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We asked respected Australian musician/composer/ music and special needs teacher, Greg Foster
to answer the following question...

Greg Foster

July 2008

The Question:
What is a music savant?


Response by Greg Foster share this - email, favourites, social bookmarks and more

Imagine a person who cannot tie shoelaces, does not know left from right, needs help dressing and yet, with no formal musical training, is able to listen to a performance of a movement of a piano concerto and then immediately sit at the piano and perform it from memory perfectly note for note. Such a person does exist and, although this is a rare condition, there are a handful of similar people called music savants.

Before discussing the fascinating abilities of the music savant and how it is possible for musical genius to coexist with profound disability we need to examine some relevant terms.

What is a savant? The term "savant" is from old French, the present participle of the verb savoir, to know, and actually means a person of profound or extensive learning; a learned scholar.

The rather crude expression "idiot savant", which juxtaposes two intellectual extremes, has been used to describe an intellectually impaired person with an exceptional skill or talent in a special field, such as a highly developed ability to play music or to solve complex mathematical problems mentally at great speed.

A term which is possibly a more accurate way to describe such a person is "autistic savant". People who exhibit this type of extreme talent but are in most other ways intellectually disabled are usually diagnosed as being affected by autism. A well-known example of this syndrome is Dustin Hoffman's excellent portrayal of an autistic savant in "Rain Man" which was based on a real-life autistic savant named Kim Peek.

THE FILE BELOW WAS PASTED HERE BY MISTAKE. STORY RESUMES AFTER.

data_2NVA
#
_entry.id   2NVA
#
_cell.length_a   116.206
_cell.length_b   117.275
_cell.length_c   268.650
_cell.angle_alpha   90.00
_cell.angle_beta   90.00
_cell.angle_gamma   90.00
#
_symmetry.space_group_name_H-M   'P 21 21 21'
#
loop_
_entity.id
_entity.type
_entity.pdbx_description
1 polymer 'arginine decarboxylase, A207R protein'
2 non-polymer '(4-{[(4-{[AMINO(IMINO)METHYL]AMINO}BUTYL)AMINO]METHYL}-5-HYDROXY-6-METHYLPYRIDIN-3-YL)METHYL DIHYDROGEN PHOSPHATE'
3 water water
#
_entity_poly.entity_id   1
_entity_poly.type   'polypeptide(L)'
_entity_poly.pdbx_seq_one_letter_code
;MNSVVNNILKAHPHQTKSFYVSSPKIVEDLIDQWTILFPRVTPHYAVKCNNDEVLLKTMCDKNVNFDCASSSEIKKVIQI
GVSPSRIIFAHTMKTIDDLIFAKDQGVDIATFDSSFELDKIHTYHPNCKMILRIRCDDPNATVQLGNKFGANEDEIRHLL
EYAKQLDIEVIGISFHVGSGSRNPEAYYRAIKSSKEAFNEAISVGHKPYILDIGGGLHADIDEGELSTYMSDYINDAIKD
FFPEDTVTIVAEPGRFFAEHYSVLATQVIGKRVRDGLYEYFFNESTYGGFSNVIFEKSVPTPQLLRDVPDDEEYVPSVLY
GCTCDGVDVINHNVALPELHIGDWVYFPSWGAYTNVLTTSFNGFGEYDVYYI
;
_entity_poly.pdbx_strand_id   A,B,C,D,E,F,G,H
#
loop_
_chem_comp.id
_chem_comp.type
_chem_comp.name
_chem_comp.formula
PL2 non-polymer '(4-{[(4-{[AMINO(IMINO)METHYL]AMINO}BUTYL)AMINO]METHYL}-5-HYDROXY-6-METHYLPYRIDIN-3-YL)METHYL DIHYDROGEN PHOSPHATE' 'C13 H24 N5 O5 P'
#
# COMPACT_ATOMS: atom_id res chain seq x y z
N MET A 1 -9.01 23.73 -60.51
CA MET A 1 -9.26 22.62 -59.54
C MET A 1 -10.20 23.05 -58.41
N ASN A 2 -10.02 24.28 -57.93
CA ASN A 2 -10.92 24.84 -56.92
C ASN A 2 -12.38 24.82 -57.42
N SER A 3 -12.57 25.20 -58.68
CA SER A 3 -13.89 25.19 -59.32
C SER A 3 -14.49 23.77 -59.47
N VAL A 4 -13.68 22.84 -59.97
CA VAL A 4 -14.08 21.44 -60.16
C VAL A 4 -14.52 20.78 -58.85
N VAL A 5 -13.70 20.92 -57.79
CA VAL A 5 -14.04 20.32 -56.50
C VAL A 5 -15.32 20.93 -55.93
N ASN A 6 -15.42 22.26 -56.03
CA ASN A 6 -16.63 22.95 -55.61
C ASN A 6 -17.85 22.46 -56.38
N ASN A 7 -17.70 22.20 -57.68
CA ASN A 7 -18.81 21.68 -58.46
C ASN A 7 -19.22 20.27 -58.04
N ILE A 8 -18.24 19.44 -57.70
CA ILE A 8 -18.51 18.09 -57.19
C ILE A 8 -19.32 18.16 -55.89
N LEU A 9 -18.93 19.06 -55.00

This does not, of course, mean that all people with autism have a brilliant talent in one special field. However it is interesting to observe the various isolated skills that a number of them have which would not put them in the genius category and possibly may not even be noticed by the casual observer.

In my own experience as a special needs teacher I knew a seven year old boy with autism at the school where I taught who could not speak, communicate effectively, feed or dress himself, but who was obsessed with written language. On a visit to the zoo he would not look at the animals. He looked only at the printed signs with the Latin genus and species name of each creature. These he studied and committed to memory. This seven year old had virtually taught himself to read and write in both block letters and cursive script and had also developed his own style of writing with box-style letters (no curves).

Another boy I taught, who was severely afflicted by autism, had developed the ability to flick a spitball at a spot on a wall 4 or 5 metres away with amazing accuracy. This skill may seem inconsequential when compared to the remarkable talents of a savant but there is a correlation between these disparate abilities when we take into account that an autistic person's obsessive interest in one obscure subject can become an all-pervasive influence on his/her whole life to the extent that they develop into an expert in an unusual skill or become an authority in an obscure subject area but are often incompetent in many everyday living skills. A real-life example of such a person is Dr Temple Grandin whose obsessive interest in, and affinity with the cattle on the farm where she grew up as a severely autistic child led her to eventually become known throughout the world for her work on the design of livestock handling facilities.

Many people have attempted to define autism and most agree that it stems from an inability to effectively assimilate and process information received by the senses but no definitive cause has been found. Recent research is coming close to pinpointing the parts of the brain that are different to the normal brain but there is still disagreement on whether this is due to genetics, chemical imbalance, environmental toxins, the result of an interruption to the path of migrating neurons during the first few weeks of gestation, or other causes or perhaps a combination of factors. It is unlikely that a cure will ever be found so the most effective treatment is still special education.